Only 15% of requests for personal data are answered in compliance with GDPR

We put GDPR’s ‘right of access’ to the test at 69 companies. Here are the results. Spoiler: most weren’t compliant.

Peter Vertongen
Peter Vertongen

Here at MultiMinds, we’re passionate about improving the CX, and respecting your customers’ privacy is an important aspect of the customer experience. But how well do companies actually comply to the privacy law? Four years after the introduction of GDPR, we’ve decided to test whether Belgian companies can follow up on the right of access. And the results are quite astonishing.

The right of access

One of the key points of the GPDR is the ‘right of access’: companies are obligated to respond to any requests of people wanted to view their data. The right of access consists of two phases the company needs to adhere to.


  1. Responding to the request without delay and within one month. The response should clarify whether the company holds personal data or not.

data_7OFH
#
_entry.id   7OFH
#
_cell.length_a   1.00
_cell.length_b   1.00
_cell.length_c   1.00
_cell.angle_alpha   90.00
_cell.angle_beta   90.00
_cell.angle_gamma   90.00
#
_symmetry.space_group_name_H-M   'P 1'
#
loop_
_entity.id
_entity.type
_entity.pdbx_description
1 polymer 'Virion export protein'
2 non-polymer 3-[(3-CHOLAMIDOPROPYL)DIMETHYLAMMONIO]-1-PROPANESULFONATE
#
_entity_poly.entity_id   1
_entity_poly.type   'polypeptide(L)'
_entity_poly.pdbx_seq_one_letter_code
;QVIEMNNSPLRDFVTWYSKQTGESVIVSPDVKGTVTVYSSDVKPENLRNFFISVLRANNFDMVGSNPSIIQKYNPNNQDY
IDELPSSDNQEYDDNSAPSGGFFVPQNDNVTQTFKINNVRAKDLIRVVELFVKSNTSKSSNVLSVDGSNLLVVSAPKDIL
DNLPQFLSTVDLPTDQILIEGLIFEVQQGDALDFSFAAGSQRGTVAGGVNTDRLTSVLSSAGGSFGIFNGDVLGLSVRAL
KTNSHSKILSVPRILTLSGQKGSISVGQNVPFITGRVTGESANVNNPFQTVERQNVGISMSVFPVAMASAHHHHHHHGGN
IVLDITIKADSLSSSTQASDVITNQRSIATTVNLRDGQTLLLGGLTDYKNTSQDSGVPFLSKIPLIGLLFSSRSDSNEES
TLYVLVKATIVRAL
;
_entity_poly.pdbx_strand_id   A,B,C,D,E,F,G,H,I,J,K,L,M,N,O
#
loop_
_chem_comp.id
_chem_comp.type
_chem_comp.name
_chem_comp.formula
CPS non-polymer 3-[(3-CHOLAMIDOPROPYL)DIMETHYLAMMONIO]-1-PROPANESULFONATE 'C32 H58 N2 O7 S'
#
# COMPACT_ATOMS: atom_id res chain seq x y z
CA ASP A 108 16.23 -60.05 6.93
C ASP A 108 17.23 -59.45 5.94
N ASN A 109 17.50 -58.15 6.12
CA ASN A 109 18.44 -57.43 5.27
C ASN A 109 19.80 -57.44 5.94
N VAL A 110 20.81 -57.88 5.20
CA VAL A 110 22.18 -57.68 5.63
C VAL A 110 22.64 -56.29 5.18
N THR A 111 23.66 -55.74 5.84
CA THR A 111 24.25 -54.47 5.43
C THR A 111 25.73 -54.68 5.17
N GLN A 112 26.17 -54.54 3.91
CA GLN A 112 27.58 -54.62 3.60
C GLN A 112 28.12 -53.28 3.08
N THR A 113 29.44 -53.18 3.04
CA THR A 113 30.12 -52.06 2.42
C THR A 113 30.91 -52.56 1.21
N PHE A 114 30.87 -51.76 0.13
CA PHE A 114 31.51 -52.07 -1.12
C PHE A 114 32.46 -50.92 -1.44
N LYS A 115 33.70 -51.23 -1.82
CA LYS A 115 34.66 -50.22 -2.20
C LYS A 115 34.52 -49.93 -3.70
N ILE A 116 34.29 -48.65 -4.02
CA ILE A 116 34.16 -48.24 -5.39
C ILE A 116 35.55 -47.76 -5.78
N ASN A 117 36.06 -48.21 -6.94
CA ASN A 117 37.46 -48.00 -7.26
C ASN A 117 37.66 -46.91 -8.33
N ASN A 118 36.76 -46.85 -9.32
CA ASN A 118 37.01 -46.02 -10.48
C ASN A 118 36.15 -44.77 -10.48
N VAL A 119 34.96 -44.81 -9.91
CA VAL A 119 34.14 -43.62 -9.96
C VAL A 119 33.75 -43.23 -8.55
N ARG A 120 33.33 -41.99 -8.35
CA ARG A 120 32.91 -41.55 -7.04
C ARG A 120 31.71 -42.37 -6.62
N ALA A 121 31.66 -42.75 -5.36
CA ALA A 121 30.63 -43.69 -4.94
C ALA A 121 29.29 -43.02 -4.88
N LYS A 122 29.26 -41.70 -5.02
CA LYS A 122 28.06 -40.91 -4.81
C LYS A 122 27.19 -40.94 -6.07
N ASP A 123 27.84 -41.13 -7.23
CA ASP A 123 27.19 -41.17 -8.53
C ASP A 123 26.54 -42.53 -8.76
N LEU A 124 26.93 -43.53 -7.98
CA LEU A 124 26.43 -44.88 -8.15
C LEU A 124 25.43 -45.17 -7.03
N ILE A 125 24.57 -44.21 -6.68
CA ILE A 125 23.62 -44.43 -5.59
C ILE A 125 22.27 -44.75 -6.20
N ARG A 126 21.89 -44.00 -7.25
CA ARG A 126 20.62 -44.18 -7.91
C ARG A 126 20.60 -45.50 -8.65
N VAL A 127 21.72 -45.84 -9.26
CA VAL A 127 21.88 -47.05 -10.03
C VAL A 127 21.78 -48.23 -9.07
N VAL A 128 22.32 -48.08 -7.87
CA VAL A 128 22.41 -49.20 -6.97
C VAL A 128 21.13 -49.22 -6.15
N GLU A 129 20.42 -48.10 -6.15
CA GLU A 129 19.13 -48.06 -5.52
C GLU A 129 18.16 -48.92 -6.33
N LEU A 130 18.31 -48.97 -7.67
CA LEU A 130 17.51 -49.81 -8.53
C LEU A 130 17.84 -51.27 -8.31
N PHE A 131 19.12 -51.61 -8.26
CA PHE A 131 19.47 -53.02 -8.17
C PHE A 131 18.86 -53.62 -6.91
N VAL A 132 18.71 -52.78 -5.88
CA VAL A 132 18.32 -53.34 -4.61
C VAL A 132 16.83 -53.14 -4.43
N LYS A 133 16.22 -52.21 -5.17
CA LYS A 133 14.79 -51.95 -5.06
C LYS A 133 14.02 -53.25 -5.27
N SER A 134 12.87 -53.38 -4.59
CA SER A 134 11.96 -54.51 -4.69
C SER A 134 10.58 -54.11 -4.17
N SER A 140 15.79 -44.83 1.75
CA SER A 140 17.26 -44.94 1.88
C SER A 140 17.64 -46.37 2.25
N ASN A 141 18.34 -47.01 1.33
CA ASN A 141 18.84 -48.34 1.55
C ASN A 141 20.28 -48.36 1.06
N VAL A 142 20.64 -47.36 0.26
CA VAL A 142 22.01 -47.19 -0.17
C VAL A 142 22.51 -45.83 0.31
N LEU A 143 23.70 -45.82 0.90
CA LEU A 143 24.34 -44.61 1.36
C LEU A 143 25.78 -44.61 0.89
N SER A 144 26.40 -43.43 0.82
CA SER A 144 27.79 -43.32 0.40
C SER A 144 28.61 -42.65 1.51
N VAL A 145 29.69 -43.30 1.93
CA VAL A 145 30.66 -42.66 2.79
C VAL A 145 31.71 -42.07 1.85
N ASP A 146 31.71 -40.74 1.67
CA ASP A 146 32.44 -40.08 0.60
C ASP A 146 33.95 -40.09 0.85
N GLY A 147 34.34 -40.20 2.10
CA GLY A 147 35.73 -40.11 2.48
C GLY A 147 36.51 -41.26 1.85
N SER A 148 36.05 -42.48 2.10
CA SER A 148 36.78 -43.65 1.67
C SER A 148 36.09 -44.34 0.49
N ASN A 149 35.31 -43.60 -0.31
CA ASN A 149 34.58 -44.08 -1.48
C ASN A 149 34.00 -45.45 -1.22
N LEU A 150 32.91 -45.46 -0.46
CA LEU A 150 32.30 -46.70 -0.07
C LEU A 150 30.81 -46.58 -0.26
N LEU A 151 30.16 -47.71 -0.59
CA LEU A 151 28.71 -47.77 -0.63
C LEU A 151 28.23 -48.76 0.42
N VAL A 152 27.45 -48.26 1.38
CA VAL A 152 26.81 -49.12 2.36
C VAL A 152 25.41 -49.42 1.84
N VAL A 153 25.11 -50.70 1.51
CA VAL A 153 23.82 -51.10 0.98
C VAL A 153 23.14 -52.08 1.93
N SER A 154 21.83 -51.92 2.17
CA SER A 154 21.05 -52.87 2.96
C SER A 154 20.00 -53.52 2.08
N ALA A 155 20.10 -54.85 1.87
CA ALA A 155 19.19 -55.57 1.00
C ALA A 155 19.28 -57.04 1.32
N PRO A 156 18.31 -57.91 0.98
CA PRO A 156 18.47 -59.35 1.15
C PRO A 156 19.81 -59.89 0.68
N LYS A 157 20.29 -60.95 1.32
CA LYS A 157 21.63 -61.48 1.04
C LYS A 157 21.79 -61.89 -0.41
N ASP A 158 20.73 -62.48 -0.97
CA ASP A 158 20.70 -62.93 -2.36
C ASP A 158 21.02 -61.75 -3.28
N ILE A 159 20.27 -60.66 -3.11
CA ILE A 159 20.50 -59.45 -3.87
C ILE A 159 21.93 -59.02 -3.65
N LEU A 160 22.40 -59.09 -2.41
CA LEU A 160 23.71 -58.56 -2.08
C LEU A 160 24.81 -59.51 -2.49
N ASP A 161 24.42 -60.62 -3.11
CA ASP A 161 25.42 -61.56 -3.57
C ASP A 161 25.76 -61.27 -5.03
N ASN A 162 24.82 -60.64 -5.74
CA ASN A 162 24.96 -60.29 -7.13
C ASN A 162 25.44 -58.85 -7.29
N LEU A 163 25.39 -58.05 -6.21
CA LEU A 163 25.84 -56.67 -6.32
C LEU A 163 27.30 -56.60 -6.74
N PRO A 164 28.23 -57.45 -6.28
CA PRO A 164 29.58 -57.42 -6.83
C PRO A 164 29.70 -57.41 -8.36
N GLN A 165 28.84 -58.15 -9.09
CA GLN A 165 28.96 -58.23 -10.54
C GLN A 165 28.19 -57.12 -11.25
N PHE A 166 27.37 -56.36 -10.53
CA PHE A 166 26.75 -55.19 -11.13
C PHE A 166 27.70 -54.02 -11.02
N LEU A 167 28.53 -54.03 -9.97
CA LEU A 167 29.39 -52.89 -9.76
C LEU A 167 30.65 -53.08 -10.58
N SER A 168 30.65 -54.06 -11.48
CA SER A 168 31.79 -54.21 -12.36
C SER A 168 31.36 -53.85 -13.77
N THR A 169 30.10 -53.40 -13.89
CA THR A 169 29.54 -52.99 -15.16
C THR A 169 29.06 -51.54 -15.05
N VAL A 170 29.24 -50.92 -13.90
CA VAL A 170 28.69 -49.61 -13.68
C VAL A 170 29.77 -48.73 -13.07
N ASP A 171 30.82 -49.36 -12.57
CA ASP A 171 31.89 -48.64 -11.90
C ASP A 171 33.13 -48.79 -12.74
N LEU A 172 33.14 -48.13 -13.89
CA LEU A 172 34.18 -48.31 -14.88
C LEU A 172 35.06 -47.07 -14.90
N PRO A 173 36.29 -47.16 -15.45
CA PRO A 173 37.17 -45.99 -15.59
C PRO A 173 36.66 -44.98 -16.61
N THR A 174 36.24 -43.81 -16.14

2. If the company has personal data, they need to provide a whole range of information:

  • what personal information an organisation holds about you;
  • how they are using it;
  • who they are sharing it with;
  • where they got your data from.

How we tested compliancy with GDPR in Belgium

17 colleagues at MultiMinds sent requests in their own name (e.g. with their private email address) to assert their right of access. They selected companies they are customers with, so they were sure the response to the request had to be positive.

We then evaluated every request according to strictly defined parameters. They came down to these questions:

  • Was the method of request easy and clear?
  • Did the company respond?
  • How quickly did they respond? (Within one month, as legally required)
  • Was the response clear and correct?
  • Did the company provide insight into your personal data?
  • Was the data complete?

The results